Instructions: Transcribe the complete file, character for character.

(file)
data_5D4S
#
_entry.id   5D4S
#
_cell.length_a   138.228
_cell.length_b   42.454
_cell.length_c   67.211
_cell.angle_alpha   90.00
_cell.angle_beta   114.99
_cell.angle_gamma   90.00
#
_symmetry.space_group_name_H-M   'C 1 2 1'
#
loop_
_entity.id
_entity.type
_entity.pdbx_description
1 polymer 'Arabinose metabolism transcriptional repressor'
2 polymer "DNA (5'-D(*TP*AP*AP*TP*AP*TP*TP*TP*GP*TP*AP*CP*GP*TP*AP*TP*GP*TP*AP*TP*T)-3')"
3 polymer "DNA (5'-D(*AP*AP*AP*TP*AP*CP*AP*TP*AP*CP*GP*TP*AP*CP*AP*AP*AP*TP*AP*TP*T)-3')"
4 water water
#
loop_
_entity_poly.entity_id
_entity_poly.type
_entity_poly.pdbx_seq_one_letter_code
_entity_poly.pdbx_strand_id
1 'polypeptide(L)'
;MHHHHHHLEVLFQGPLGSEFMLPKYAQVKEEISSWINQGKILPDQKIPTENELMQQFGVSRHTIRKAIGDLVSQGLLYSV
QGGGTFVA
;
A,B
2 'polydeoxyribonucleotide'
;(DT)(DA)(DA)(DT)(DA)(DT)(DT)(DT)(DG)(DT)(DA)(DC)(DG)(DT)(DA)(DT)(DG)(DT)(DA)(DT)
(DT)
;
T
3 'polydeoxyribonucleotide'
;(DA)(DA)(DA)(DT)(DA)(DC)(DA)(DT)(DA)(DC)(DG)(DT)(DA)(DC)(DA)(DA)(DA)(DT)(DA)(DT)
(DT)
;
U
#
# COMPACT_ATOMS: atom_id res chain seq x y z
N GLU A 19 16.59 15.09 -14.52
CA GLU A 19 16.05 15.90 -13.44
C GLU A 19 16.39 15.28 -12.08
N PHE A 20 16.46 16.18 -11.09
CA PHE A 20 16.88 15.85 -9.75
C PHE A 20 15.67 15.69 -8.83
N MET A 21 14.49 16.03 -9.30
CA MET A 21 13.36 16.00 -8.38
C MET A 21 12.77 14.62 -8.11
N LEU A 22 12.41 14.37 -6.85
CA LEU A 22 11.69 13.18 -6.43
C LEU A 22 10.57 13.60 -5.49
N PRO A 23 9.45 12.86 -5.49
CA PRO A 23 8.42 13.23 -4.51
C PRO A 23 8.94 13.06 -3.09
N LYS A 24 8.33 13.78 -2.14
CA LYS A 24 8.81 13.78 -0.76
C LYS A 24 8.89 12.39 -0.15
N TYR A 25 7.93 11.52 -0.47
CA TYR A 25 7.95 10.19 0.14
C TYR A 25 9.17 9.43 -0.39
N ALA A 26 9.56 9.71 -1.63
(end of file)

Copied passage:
data_5D4S
#
_entry.id   5D4S
#
_cell.length_a   138.228
_cell.length_b   42.454
_cell.length_c   67.211
_cell.angle_alpha   90.00
_cell.angle_beta   114.99
_cell.angle_gamma   90.00
#
_symmetry.space_group_name_H-M   'C 1 2 1'
#
loop_
_entity.id
_entity.type
_entity.pdbx_description
1 polymer 'Arabinose metabolism transcriptional repressor'
2 polymer "DNA (5'-D(*TP*AP*AP*TP*AP*TP*TP*TP*GP*TP*AP*CP*GP*TP*AP*TP*GP*TP*AP*TP*T)-3')"
3 polymer "DNA (5'-D(*AP*AP*AP*TP*AP*CP*AP*TP*AP*CP*GP*TP*AP*CP*AP*AP*AP*TP*AP*TP*T)-3')"
4 water water
#
loop_
_entity_poly.entity_id
_entity_poly.type
_entity_poly.pdbx_seq_one_letter_code
_entity_poly.pdbx_strand_id
1 'polypeptide(L)'
;MHHHHHHLEVLFQGPLGSEFMLPKYAQVKEEISSWINQGKILPDQKIPTENELMQQFGVSRHTIRKAIGDLVSQGLLYSV
QGGGTFVA
;
A,B
2 'polydeoxyribonucleotide'
;(DT)(DA)(DA)(DT)(DA)(DT)(DT)(DT)(DG)(DT)(DA)(DC)(DG)(DT)(DA)(DT)(DG)(DT)(DA)(DT)
(DT)
;
T
3 'polydeoxyribonucleotide'
;(DA)(DA)(DA)(DT)(DA)(DC)(DA)(DT)(DA)(DC)(DG)(DT)(DA)(DC)(DA)(DA)(DA)(DT)(DA)(DT)
(DT)
;
U
#
# COMPACT_ATOMS: atom_id res chain seq x y z
N GLU A 19 16.59 15.09 -14.52
CA GLU A 19 16.05 15.90 -13.44
C GLU A 19 16.39 15.28 -12.08
N PHE A 20 16.46 16.18 -11.09
CA PHE A 20 16.88 15.85 -9.75
C PHE A 20 15.67 15.69 -8.83
N MET A 21 14.49 16.03 -9.30
CA MET A 21 13.36 16.00 -8.38
C MET A 21 12.77 14.62 -8.11
N LEU A 22 12.41 14.37 -6.85
CA LEU A 22 11.69 13.18 -6.43
C LEU A 22 10.57 13.60 -5.49
N PRO A 23 9.45 12.86 -5.49
CA PRO A 23 8.42 13.23 -4.51
C PRO A 23 8.94 13.06 -3.09
N LYS A 24 8.33 13.78 -2.14
CA LYS A 24 8.81 13.78 -0.76
C LYS A 24 8.89 12.39 -0.15
N TYR A 25 7.93 11.52 -0.47
CA TYR A 25 7.95 10.19 0.14
C TYR A 25 9.17 9.43 -0.39
N ALA A 26 9.56 9.71 -1.63